One of the most impressive aspects of puzzle games is how they can take so many different forms. An apparently simple idea can branch out into uncountable different puzzles, becoming much more challenging and interesting with time. This is so true that a puzzle style known for its simplicity – the match-3 games – has seen many unique iterations with time, including superb titles such as Ironcast and Battle Chef Brigade. Magicolors, too, is another game that comes with a new interpretation of this famous puzzle, but it is one that, unfortunately, doesn’t reach the same highs.
The basic premise of Magicolors is as simple as it can get. You control a mage that is going through a kind of ordeal. To improve his skills and increase his spell repertoire, he must go through many different puzzle rooms, activating magic crystals along the way. To achieve this objective, he must do something as simple as shooting a magic missile that goes through three crystals of the same colour. While simple, at first, this objective becomes progressively more difficult, as you must play with different magic powers and perspective tricks along the way.
Every single puzzle room in Magicolors follows the same structure: a 10 x 10 grid where you see your character, the crystals, and many objects and obstacles within an isometric perspective. In a certain way, at first, this format is reminiscent of the classic puzzle game Lumo, with the difference being the visuals in Magicolors are much more simplistic. The game is entirely constructed with voxels – a kind of ‘3D pixel art’. With bright colours and simple textures, this results in an inconsistent presentation. While there are some highs and lows on different levels, the UI of Magicolors is really subpar, feeling much more like something from mobile shovelware than anything else.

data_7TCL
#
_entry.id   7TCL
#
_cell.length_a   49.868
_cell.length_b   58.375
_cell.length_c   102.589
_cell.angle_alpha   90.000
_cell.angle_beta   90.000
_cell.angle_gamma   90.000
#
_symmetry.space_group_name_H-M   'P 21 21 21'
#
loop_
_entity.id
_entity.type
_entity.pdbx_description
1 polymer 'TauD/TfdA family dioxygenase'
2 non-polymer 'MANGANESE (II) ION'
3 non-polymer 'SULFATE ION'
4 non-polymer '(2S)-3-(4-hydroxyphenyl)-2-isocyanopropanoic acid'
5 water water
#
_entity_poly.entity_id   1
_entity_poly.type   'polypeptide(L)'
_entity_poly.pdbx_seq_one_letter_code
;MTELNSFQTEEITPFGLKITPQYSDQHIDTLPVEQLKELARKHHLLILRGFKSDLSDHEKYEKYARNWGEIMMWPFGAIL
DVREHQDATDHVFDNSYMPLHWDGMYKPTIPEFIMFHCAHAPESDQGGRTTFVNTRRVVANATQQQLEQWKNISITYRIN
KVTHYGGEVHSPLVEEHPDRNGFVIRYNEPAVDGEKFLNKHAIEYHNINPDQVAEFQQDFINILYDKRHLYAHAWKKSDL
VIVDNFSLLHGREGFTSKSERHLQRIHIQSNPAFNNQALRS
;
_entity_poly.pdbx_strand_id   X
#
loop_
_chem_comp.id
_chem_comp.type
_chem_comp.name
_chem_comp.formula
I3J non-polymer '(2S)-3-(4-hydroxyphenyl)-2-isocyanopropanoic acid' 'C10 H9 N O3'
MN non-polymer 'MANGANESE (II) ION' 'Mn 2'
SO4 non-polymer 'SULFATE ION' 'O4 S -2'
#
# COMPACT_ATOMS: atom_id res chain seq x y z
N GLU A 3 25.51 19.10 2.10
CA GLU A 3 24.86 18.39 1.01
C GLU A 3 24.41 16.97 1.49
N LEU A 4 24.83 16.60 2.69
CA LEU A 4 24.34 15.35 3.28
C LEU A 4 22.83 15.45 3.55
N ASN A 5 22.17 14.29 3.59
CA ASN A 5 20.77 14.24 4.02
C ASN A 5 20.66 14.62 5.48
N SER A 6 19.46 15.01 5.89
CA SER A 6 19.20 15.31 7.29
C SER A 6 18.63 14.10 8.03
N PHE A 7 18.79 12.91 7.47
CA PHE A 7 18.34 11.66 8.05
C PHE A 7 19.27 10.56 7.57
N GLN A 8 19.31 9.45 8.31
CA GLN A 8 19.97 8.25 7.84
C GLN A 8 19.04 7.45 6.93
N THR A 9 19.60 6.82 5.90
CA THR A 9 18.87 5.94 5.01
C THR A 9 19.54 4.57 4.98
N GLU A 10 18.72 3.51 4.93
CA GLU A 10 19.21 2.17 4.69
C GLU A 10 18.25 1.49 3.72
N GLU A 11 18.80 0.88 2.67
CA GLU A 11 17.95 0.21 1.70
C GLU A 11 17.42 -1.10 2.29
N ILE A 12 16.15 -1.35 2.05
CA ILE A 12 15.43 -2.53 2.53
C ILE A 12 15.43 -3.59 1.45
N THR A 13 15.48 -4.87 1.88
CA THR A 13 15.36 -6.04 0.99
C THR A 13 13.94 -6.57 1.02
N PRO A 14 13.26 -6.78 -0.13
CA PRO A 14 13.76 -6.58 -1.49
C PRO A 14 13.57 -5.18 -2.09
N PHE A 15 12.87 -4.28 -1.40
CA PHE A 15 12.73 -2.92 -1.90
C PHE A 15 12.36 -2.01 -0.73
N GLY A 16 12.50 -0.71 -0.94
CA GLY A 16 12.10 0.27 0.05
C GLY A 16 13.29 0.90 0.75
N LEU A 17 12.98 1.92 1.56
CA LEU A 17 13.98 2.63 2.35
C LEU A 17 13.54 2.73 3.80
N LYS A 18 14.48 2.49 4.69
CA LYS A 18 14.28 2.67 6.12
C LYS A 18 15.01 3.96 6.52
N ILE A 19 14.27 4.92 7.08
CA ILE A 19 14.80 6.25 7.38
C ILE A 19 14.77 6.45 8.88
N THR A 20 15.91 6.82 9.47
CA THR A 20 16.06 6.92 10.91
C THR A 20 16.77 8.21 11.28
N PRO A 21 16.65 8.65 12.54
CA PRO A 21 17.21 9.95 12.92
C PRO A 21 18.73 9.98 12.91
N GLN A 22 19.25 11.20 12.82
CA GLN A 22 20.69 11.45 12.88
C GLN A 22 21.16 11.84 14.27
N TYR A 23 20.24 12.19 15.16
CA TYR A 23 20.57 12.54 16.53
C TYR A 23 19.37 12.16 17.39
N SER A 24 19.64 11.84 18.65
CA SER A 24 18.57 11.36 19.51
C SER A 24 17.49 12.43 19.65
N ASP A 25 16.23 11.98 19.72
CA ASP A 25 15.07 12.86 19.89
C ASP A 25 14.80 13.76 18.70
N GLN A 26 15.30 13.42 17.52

Magicolors has some other elements typical of mobile titles, the most prominent one being a three-stars score system for each level. Completing the level is enough to get the first star, and this is usually a very simple task. However, if you’re aiming for the high score (which, in Magicolors, is important to unlock new spells faster), then you need to be aware of two other elements: the number of moves used, and the amount of spells cast. This mobile-inspired structure comes with some drawbacks, though. On the one hand, it works as a way to encourage the player to master each level. On the other, the problem lies in how strict these limitations are. It hinders your experimentation, and, more often than not, obliges you to replay the levels you’ve just beaten.
To make things a little more problematic, Magicolors has some serious gameplay struggles. The isometric perspective of the game is locked-in, and you can’t move the camera freely. All you can do is rotate the level on four distinct angles and, if that isn’t enough, you can access a top-down view. Even so, on harder levels, it becomes a chore to grasp the real position of all crystals and obstacles. This becomes a real issue when you need to shoot a very specific position. You can use the touchscreen for some selections, but the game isn’t fully adapted to the touchscreen.
Despite offering a unique approach into the match-3 puzzle genre, Magicolors suffers from some serious gameplay issues that really hinder the experience. This is a slow-paced puzzle that could be better if you didn’t have to fight with the controls.
As far as the match-3 genre goes, Magicolors offers a unique approach with its isometric puzzle rooms. Sadly, problematic controls get in the way, turning this into an experience akin to shovelware found on mobile platforms.